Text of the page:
Results

Evidence of Tinnitus

Significant tinnitus was evident in the exposed rats approximately four months after exposure. The protocol in the present experiment (exposure before psychophysical training and testing), reveals tinnitus as a downshift in discrimination functions. This happens because the sensory correlate of speaker-off periods, i.e., tinnitus in exposed animals, is the conditioned stimulus for response suppression. Therefore, stimuli resembling the speaker-off sensation suppress responding. Frequency-specific suppression was evident in both individual (Figure 3) as well as group data (Figure 4), between 16 and 24 kHz. Individual subjects showed some variation in the frequency range of their suppression, from rather narrow (Figure 3A) to broad (Figure 3B). This may reflect the tonality of their tinnitus. In addition, some individuals showed evidence of tinnitus plus hyperacusis. Nevertheless, all of the exposed rats showed some evidence of tinnitus.

FIGURE 3
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Figure 3. Examples of tinnitus in individual rats.(A) A rat with focal narrow-band tinnitus in the vicinity of 20 kHz, and (B) A rat with rather broad-band tinnitus localized between 10 and 24 kHz. Error bars show the standard error of the mean of the unexposed group. Relative rate of lever pressing, as indicated by the suppression ratio (see Text), is shown on the y-axis, and test stimulus across stimulus levels (dB, SPL) is shown on the x-axis.

FIGURE 4
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Figure 4. Frequency-specific group evidence of tinnitus. The statistics in each panel represent a comparison of exposed and unexposed groups for stimulus levels above the OFF setting. As in Figure 3, relative lever pressing is shown on the y-axis and test stimulus across levels is shown on the x-axis. Error bars show the standard error of the mean.

GABA and Glu Levels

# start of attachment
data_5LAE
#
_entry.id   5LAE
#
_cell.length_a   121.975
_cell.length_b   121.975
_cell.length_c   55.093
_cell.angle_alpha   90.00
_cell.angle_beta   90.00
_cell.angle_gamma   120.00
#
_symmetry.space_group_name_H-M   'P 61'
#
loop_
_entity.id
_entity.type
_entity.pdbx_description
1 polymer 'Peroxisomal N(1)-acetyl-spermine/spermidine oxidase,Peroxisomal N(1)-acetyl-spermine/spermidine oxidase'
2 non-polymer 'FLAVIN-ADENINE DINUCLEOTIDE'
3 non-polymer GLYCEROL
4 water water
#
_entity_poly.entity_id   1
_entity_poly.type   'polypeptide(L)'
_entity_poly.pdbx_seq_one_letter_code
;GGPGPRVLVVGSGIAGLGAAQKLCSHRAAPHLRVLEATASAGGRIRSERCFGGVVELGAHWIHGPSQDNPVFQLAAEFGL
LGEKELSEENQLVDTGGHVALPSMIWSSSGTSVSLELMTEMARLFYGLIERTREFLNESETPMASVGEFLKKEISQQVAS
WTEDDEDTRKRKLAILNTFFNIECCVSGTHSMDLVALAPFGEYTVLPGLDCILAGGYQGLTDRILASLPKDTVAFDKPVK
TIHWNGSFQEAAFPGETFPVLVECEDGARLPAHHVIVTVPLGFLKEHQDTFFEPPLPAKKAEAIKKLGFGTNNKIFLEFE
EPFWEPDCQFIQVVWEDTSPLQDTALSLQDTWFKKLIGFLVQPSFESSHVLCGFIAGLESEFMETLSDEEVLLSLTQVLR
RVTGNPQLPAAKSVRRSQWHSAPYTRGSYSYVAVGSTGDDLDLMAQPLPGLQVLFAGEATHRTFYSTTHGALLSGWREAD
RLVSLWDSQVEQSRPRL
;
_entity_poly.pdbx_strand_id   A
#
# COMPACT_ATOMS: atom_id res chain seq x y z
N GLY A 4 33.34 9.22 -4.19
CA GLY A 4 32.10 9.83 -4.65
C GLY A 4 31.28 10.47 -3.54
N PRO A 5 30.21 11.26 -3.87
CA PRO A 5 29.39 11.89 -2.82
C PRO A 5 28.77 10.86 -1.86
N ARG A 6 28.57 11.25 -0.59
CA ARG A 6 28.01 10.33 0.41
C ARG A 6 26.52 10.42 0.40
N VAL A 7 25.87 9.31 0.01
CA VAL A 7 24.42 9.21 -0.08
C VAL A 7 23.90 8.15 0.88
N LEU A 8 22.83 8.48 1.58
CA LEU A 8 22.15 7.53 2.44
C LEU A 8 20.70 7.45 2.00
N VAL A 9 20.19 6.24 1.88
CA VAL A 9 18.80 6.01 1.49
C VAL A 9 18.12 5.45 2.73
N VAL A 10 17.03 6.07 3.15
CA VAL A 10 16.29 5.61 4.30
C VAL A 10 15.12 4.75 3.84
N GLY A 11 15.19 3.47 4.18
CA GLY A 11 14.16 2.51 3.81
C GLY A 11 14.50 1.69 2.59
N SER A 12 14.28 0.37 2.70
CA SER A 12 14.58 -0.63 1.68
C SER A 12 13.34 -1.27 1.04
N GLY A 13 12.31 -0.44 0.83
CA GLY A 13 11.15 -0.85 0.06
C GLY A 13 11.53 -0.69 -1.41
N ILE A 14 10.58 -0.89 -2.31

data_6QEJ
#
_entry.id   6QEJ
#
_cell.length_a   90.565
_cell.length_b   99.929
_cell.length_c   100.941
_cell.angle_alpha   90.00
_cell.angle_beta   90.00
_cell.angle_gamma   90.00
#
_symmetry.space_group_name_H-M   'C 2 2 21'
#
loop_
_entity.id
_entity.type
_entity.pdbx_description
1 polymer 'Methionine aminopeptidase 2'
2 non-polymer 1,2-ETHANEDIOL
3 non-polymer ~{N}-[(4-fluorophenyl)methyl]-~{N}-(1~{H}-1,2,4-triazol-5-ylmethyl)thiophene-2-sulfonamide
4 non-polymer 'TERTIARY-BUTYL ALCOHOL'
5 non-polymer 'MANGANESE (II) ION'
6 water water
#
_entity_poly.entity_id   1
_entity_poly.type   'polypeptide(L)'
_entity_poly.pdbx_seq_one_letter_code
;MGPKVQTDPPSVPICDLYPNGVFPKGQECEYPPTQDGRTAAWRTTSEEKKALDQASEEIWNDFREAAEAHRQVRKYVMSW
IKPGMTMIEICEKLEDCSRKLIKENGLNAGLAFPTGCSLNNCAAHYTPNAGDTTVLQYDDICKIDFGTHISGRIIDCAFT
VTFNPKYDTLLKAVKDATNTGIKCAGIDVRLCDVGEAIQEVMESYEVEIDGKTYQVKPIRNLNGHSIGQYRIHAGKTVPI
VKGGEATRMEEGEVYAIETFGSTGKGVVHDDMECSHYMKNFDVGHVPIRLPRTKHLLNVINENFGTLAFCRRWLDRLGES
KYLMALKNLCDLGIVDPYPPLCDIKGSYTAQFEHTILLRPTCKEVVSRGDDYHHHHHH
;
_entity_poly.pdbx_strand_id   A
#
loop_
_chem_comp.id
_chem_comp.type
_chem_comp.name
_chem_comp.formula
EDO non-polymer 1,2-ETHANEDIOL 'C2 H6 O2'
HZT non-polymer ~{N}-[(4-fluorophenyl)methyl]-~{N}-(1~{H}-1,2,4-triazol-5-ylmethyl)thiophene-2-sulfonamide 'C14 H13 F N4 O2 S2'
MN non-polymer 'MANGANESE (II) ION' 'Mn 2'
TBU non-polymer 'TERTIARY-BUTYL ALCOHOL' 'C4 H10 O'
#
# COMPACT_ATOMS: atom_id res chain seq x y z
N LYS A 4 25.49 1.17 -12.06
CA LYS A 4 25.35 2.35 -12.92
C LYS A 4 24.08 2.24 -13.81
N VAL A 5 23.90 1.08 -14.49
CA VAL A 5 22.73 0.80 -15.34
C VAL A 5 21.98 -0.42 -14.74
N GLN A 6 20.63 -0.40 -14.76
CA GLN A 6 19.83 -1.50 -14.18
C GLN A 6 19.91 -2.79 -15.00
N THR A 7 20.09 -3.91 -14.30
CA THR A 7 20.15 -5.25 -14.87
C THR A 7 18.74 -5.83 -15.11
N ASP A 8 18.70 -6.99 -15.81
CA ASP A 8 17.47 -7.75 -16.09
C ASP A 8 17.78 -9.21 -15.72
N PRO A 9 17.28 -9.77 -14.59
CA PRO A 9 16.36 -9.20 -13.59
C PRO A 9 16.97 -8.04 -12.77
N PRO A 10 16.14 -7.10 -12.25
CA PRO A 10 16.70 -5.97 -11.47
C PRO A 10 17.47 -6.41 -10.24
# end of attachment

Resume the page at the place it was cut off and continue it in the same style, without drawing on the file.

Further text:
1H-MRS data were collected at the conclusion of psychophysical testing. Data from six exposed and five unexposed rats were included in the spectral analysis. Data from seven initial rats were used to adjust and optimize experimental parameters and were not included in the final analysis. Data from two rats were discarded when pituitary tumors were detected. Mean age at the time of spectroscopy was 19.8 and 17.8 months, respectively, for the exposed and unexposed animals. The mean interval between exposure and spectroscopy was 16.2 months. Acquisition of spectra from one animal, along with attendant field shimming, required approximately 7 h to complete. One session was run per day. Spectra for the four auditory areas of interest, DCN, IC, MGB, and A1, are summarized in Figures 58. Each figure depicts selection of the VOI in the top panel, a representative individual spectrum from that VOI in the center panel, and estimated GABA and Glu average levels for exposed and control animals in the bottom panel. GABA and Glu estimated mM levels are reported separately for each hemisphere, ipsilateral, and contralateral, with respect to sound exposure. Decreased GABA concentration was evident only in the MGB, with the greatest decrease, relative to unexposed controls, obtained in the contralateral MGB (Figure 7; p = 0.033). GABA levels in the exposed MGB were 0.38 mM (±0.18) contralateral and 1.62 mM (±0.64) ipsilateral, as compared to unexposed levels of 2.77 mM (±1.04) contralateral and 2.57 mM (±1.39) ipsilateral. Error (±) is the standard error of the mean. Therefore, a GABA decrease, and potential loss of GABA-mediated inhibition, was most evident in the auditory thalamus in the direct pathway from the exposed ear, i.e., the contralateral MGB. Small GABA increases may have been present bilaterally in A1 (Figure 8) and in the contralateral DCN (Figure 5) however, these differences were not statistically significant.